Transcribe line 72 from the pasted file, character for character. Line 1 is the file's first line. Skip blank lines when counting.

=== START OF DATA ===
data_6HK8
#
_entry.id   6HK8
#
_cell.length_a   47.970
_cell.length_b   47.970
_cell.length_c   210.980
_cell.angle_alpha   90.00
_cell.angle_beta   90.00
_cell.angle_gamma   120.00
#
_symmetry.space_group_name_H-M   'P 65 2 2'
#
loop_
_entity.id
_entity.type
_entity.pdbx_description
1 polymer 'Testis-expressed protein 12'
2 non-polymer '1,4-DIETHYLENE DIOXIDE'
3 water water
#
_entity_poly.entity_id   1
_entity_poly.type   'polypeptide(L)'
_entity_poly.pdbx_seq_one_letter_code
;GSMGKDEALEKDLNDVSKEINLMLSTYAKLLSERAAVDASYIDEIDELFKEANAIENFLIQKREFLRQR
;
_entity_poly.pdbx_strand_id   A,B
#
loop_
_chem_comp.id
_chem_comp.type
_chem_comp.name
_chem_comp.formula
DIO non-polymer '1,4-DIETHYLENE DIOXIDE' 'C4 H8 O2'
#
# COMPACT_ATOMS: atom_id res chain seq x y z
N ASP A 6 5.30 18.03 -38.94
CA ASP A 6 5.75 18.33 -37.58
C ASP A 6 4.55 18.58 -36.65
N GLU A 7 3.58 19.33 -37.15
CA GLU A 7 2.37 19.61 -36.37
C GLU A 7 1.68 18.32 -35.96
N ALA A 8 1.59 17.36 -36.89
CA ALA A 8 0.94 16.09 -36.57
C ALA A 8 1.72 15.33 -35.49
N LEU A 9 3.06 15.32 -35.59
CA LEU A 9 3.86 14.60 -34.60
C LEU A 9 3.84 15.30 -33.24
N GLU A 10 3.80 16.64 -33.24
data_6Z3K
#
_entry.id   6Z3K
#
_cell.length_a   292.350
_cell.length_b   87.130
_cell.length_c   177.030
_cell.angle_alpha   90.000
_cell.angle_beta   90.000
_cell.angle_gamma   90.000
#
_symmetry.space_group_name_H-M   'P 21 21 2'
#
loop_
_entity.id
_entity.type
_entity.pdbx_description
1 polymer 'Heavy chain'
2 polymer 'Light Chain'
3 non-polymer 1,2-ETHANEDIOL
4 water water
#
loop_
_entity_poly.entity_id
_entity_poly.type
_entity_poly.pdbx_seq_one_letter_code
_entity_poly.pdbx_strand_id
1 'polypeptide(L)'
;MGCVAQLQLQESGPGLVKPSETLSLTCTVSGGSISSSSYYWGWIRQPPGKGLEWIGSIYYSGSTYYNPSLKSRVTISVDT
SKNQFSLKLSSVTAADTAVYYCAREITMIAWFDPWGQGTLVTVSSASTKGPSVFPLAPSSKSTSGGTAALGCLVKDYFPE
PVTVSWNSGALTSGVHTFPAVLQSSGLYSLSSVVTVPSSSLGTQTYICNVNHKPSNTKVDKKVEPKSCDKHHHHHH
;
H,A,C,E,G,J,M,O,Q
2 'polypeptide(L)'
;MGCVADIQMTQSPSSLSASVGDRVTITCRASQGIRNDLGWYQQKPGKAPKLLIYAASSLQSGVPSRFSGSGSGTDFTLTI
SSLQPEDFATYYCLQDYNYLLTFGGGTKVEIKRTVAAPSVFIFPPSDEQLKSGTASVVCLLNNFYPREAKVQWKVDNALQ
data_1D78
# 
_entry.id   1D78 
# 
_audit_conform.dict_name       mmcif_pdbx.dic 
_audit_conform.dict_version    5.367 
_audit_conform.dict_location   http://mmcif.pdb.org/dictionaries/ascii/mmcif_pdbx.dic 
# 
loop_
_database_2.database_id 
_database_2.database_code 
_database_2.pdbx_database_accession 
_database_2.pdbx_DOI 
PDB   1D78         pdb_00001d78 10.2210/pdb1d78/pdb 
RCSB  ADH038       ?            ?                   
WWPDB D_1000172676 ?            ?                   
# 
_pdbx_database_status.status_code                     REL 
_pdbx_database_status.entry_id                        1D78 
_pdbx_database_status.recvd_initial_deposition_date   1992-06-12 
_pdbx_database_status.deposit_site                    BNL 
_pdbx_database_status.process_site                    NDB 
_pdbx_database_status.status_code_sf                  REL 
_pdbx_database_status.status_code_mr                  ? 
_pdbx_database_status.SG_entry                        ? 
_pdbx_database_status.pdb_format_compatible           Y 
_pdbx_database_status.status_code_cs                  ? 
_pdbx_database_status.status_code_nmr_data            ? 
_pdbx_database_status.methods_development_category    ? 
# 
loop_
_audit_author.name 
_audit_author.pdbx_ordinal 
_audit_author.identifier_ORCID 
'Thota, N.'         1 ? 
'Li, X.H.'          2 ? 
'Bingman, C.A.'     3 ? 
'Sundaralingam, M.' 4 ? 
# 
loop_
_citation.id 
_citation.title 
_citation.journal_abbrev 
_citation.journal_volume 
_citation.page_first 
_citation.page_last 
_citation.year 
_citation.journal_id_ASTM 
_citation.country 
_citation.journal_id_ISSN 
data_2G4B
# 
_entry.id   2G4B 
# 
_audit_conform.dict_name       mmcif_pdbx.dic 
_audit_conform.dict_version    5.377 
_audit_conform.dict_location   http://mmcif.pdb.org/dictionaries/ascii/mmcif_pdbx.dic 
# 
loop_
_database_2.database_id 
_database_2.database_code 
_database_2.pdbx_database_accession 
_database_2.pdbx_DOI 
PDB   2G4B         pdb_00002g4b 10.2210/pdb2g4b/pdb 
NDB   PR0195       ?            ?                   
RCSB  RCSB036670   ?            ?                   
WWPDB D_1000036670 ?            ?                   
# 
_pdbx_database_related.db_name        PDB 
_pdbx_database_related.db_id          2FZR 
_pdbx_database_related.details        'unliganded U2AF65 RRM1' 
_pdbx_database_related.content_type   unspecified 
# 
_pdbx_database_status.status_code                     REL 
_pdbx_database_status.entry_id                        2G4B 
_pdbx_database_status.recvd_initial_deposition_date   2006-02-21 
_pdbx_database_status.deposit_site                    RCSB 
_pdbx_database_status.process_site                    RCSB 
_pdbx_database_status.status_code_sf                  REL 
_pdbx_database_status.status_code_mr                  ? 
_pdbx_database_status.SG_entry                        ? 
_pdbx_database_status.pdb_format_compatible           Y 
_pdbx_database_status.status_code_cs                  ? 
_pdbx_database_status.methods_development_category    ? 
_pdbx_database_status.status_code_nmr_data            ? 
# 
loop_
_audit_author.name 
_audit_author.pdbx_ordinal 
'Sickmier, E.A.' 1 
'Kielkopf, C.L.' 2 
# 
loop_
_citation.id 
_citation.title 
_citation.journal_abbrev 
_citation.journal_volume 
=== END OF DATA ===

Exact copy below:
loop_